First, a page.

Where Would Apple Be Without the iPhone and iPad?

Seems a lot of people have been playing mind games with Apple (Nasdaq: AAPL  ) of late -- the type of games that involve fantastical what-ifs and dreams of what could have been.

Some analysts on the Street have done the number-crunching on Cupertino's effect on the S&P 500 (hint -- it helps a lot); our own Morgan Housel Foolishly broke it down some more. Fellow Fool Rick Munarriz joined in and imagined an insightful competitive landscape with no Apple iSights in sight.

Can I play, too?
I'll go with the flow and play along, but I'll take a slightly different approach. In my scenario, the Mac maker is still the same company we know and love, but Macs are its main flame. Where would Apple be without the iPhone and iPad?

I'll let it keep the iPod, since it's had that one for more than a decade now. You'll know the company, but you might not love it so much in this alternative reality.

So much of Apple's fortunes in recent years are directly attributable to the runaway success of the iPhone and iPad. Those segments combined chalked up more than 72% of the $46.3 billion in sales last quarter. Magically whisking those away leaves a gaping hole in its income statement.

Here's a look at how Apple's revenue over the past three years would have looked without those two magical devices.

Sources: earnings press releases, author's calculations.

Sources: earnings press releases, author's calculations.

This time frame includes the first iPad's launch in Apple's third quarter of fiscal 2010. Excluding the iPhone and iPad would have clearly been disastrous for Apple's top line. Magical, indeed.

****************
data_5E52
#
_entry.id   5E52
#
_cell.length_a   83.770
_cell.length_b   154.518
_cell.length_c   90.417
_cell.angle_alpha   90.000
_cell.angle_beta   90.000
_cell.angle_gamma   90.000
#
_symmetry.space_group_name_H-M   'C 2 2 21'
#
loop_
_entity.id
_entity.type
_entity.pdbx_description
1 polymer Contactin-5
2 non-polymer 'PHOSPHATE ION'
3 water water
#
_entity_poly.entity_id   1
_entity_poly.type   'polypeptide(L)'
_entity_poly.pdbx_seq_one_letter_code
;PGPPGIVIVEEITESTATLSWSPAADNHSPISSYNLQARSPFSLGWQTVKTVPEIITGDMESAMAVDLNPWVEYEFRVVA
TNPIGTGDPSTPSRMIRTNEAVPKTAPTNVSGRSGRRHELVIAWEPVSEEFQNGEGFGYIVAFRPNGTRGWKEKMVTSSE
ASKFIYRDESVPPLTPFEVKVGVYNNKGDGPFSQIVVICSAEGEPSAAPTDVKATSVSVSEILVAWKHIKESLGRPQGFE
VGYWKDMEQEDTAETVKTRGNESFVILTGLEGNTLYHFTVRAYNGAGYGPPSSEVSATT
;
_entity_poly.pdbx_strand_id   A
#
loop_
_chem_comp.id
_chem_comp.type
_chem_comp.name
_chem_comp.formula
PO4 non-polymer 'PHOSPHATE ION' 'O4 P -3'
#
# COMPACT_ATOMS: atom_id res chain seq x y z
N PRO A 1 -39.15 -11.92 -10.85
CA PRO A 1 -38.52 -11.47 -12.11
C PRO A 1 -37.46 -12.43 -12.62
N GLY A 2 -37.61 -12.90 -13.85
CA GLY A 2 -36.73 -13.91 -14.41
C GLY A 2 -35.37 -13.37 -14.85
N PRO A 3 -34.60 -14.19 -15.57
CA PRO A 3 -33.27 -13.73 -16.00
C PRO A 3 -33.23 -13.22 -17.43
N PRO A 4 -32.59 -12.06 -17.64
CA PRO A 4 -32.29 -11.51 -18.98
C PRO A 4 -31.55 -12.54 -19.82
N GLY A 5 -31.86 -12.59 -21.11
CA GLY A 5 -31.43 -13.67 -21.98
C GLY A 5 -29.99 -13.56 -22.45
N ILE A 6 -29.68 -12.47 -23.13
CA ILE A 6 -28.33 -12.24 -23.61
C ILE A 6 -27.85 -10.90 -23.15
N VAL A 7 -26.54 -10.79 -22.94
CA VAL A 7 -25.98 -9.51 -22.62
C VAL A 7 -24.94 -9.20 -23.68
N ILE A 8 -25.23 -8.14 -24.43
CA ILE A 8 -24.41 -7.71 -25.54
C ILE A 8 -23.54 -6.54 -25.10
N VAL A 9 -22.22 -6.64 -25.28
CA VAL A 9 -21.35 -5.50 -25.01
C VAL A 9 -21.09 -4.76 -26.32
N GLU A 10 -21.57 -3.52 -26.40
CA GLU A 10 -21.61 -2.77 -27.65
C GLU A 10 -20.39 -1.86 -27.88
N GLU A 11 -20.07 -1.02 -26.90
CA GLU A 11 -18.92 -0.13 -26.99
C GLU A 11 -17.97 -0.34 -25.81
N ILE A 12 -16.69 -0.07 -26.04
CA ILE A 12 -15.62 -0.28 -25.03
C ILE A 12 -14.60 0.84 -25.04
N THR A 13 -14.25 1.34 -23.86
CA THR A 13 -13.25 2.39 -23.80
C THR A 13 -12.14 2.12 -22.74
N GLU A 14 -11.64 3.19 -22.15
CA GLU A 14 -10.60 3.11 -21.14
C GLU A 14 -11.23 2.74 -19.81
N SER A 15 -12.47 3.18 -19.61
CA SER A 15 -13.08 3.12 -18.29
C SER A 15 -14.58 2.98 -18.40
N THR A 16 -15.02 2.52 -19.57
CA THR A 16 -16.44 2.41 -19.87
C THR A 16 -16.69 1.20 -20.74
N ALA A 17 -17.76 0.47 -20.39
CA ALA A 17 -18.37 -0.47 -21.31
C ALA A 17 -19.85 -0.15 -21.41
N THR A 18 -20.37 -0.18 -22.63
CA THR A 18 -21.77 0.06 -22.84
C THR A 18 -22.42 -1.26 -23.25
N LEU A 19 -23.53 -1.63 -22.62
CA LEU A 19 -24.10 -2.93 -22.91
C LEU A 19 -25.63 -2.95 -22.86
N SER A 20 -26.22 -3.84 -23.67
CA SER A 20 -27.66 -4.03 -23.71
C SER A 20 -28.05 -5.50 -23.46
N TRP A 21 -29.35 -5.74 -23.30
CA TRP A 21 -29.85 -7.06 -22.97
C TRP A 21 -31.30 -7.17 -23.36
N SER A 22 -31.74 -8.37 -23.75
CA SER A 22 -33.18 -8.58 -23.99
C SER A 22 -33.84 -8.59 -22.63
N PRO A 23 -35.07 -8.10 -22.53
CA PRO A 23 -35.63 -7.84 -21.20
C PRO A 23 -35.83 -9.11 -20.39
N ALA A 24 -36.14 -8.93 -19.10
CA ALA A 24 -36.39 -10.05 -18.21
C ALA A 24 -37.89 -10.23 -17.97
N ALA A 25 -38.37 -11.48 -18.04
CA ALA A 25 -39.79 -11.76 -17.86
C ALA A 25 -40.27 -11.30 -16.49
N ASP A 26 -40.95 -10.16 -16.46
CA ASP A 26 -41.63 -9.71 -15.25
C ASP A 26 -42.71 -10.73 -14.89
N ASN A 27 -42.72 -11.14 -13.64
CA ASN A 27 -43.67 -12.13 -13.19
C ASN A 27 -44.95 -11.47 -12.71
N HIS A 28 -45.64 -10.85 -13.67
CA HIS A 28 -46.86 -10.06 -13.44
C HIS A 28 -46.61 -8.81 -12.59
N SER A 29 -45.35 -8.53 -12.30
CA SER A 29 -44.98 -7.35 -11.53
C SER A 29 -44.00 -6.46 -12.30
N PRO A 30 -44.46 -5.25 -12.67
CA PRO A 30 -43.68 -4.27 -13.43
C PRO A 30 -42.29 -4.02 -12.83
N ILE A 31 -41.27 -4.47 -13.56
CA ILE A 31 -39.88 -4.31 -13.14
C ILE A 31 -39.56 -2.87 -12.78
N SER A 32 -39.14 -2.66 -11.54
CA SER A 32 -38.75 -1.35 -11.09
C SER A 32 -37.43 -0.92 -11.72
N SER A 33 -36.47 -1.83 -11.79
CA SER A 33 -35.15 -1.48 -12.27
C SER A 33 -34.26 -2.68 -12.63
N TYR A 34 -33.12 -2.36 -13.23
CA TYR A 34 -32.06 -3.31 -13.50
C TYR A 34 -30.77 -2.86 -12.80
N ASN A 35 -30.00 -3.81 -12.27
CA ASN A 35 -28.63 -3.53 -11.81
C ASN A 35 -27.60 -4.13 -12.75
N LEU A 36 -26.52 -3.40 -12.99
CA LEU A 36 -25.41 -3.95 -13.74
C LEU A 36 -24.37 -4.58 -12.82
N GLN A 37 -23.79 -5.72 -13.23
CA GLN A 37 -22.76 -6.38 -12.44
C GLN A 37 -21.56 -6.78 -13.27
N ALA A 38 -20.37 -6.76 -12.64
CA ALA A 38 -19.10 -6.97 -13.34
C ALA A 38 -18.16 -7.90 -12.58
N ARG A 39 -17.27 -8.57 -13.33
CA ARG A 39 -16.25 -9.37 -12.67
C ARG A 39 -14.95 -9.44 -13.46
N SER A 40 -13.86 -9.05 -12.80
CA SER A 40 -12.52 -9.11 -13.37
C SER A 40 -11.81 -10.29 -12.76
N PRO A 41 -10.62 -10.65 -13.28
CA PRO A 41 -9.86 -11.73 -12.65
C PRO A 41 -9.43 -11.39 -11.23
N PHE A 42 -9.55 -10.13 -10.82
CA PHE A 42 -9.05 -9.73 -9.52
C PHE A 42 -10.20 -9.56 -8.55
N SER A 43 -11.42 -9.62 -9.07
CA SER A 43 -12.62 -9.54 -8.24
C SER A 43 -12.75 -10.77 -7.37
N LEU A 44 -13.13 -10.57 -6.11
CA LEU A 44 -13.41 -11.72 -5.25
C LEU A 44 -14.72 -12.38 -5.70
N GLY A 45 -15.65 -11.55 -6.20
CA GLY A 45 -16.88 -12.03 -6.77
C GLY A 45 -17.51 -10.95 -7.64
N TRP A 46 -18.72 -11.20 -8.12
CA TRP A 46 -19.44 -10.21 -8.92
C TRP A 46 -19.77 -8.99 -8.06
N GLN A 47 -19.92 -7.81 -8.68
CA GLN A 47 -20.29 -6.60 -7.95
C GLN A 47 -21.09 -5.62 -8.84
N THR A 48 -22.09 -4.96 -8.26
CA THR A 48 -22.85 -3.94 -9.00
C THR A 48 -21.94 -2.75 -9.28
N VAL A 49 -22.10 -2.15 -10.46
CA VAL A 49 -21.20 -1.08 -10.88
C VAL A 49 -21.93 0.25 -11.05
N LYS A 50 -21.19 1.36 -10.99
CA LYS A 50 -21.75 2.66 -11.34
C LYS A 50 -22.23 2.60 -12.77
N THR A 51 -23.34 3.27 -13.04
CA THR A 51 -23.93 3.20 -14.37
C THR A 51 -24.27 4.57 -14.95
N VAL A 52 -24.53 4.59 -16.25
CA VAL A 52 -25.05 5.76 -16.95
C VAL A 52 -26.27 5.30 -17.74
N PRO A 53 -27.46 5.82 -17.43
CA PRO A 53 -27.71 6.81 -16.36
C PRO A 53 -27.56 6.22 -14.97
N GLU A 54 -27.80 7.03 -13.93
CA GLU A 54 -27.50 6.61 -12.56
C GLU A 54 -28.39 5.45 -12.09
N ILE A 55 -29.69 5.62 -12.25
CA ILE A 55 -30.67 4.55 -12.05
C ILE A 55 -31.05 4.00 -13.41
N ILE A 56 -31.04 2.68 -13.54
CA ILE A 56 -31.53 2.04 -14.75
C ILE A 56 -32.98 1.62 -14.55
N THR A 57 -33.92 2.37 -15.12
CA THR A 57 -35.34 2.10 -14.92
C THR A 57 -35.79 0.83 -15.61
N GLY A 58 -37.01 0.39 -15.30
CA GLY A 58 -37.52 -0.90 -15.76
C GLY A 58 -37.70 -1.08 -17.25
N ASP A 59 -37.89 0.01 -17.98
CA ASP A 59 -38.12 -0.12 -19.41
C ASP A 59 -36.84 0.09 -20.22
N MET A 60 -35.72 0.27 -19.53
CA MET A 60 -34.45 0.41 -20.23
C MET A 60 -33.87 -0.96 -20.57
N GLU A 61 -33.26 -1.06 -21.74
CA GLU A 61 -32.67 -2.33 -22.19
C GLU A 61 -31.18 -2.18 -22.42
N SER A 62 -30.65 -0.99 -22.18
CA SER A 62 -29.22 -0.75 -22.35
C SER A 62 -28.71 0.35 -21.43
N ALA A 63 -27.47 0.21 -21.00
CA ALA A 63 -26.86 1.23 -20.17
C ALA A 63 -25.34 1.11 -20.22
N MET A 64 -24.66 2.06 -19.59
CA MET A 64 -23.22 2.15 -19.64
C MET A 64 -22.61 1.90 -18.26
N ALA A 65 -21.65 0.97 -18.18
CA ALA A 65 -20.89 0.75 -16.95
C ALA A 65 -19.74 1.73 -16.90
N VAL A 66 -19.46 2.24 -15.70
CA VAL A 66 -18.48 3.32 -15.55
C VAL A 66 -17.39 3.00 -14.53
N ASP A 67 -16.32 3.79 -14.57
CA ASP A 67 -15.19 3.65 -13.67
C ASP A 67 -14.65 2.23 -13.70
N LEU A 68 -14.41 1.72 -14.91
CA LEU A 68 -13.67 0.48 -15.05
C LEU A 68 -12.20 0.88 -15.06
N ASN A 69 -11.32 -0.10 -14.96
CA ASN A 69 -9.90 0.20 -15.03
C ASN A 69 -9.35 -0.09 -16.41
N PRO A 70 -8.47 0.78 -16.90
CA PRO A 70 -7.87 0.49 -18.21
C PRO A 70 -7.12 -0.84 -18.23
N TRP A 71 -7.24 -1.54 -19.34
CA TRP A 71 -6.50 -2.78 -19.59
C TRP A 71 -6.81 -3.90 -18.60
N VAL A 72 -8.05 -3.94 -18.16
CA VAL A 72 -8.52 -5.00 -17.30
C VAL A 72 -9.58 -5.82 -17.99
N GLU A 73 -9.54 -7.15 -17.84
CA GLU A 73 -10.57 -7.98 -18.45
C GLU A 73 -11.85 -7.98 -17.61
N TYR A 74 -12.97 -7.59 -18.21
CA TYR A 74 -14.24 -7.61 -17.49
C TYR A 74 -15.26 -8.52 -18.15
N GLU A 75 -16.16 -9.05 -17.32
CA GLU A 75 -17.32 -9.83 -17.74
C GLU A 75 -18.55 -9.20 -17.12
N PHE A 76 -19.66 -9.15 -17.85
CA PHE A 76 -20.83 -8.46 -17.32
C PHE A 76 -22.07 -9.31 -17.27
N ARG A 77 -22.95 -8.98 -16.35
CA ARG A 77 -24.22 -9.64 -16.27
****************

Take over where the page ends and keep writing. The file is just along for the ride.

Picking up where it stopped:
All that money makes you look fat
Over the past four quarters, Cupertino has seen $127.8 billion in revenue. Let's slim that down to $41.9 billion. That brings Apple back down to Earth on a trailing-12-month sales basis to bump elbows with and even look up to other tech players like chipmaker Intel (Nasdaq: INTC  ) with $54 billion, PC maker Dell (Nasdaq: DELL  ) with $62.1 billion, and longtime rival Microsoft (Nasdaq: MSFT  ) with a towering $72.1 billion. The Mac maker would still have Google (Nasdaq: GOOG  ) beat, though, with its $37.9 billion.

In fairness, Apple would lose out a little more in the form of App Store sales, which wouldn't really exist anymore, either. Although on the other hand, iPod revenue would be stronger, since the iPhone and iPad aren't there to cannibalize them.

Apple closed out yesterday with a $585.9 billion market cap, and that figure's going to need to lose some weight as well. Shares currently trade at about 4.6 times sales, which is near the average over the past few years.

Using that price-to-sales ratio implies that Apple's market cap would be just $192.7 billion sans iPhone and iPad. Let's keep stacking it up against the rivals we just mentioned.